Home > Daily News > New insecticide labels to increase focus on pollinator protection
As part of an ongoing effort to raise consciousness about the potential threat to pollinators posed by neonicotinoid insecticides, the USEPA recently unveiled new pesticide labeling criteria. The new labels will contain a bee advisory box and icon with information on routes of exposure and spray drift precautions.

New insecticide labels to increase focus on pollinator protection

As part of an ongoing effort to raise consciousness about the potential threat to pollinators posed by neonicotinoid insecticides, the USEPA recently unveiled new pesticide labeling criteria. The new labels will contain a bee advisory box and icon with information on routes of exposure and spray drift precautions. 


 http://yosemite.epa.gov/opa/admpress.nsf/0/C186766DF22B37D485257BC8005B0E64


The recent announcement focuses on products containing the neonicotinoids imidacloprid, dinotefuran, clothianidin and thiamethoxam. The EPA will be working with pesticide manufacturers to change labels so they are in compliance the Federal Insecticide, Fungicide, and Rodenticide Act (FIFRA) safety standards.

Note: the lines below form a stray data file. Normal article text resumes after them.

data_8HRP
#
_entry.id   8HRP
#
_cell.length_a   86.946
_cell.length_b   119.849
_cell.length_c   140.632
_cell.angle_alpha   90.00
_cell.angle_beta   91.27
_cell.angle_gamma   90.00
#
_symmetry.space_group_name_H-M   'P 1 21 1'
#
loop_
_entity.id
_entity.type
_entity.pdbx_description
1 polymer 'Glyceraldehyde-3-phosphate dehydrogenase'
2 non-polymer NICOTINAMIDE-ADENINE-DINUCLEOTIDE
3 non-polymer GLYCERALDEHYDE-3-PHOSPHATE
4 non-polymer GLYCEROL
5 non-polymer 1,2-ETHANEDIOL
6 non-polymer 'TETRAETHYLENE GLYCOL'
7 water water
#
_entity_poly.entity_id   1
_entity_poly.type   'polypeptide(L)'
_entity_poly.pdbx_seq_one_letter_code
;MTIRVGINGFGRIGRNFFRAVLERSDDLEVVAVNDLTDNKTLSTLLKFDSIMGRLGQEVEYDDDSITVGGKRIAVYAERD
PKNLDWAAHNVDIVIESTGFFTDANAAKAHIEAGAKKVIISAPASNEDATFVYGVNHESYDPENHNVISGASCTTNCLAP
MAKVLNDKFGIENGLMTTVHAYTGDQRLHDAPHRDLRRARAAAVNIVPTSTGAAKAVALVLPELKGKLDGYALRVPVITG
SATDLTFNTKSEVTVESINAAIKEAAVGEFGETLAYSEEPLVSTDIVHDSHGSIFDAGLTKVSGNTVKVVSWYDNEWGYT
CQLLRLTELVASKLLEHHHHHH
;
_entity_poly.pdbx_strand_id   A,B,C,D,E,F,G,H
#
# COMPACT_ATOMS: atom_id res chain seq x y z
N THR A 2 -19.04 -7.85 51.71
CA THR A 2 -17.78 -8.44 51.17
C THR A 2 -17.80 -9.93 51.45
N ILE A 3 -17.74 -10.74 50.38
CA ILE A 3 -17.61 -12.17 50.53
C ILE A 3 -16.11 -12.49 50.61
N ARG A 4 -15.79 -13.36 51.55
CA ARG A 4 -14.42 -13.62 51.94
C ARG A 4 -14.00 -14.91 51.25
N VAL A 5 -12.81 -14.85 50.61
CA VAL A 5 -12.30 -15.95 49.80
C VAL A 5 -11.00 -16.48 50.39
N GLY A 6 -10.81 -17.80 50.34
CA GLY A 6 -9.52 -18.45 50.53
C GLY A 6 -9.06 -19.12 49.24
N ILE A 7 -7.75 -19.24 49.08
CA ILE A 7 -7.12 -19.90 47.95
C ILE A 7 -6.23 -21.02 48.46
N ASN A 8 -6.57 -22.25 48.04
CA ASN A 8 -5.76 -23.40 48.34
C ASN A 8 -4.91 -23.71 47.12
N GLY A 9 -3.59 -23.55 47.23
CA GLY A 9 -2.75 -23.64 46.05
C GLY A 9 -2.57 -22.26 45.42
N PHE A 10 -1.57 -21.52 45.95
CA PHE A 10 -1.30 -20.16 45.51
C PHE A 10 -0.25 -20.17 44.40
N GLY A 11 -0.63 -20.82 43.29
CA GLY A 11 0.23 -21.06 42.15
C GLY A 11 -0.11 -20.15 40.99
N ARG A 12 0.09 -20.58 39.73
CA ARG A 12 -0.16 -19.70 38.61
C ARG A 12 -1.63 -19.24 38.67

In May, the U.S. Department of Agriculture (USDA) and EPA released a comprehensive scientific report on honey bee health, showing scientific consensus that there are a complex set of stressors associated with honey bee declines, including loss of habitat, parasites and disease, genetics, poor nutrition and pesticide exposure


Although there is no data presently connecting the use of these insecticides in turf to declining bee health, it may prudent for pesticide applicators to become reacquainted with product labels to ensure they are being used in a safe and responsible way. Current labels already include a hazard statement concerning the risk to pollinators posed by these insecticides.


The EPA also recently released new enforcement guidance to federal, state and tribal enforcement officials to enhance investigations of beekill incidents. When it comes to pesticides use, those of us in the turf industry really do need to be doing everything we can to avoid unnecessary risks.-Doug Richmond, Turfgrass Entomologist, Purdue

About The Staff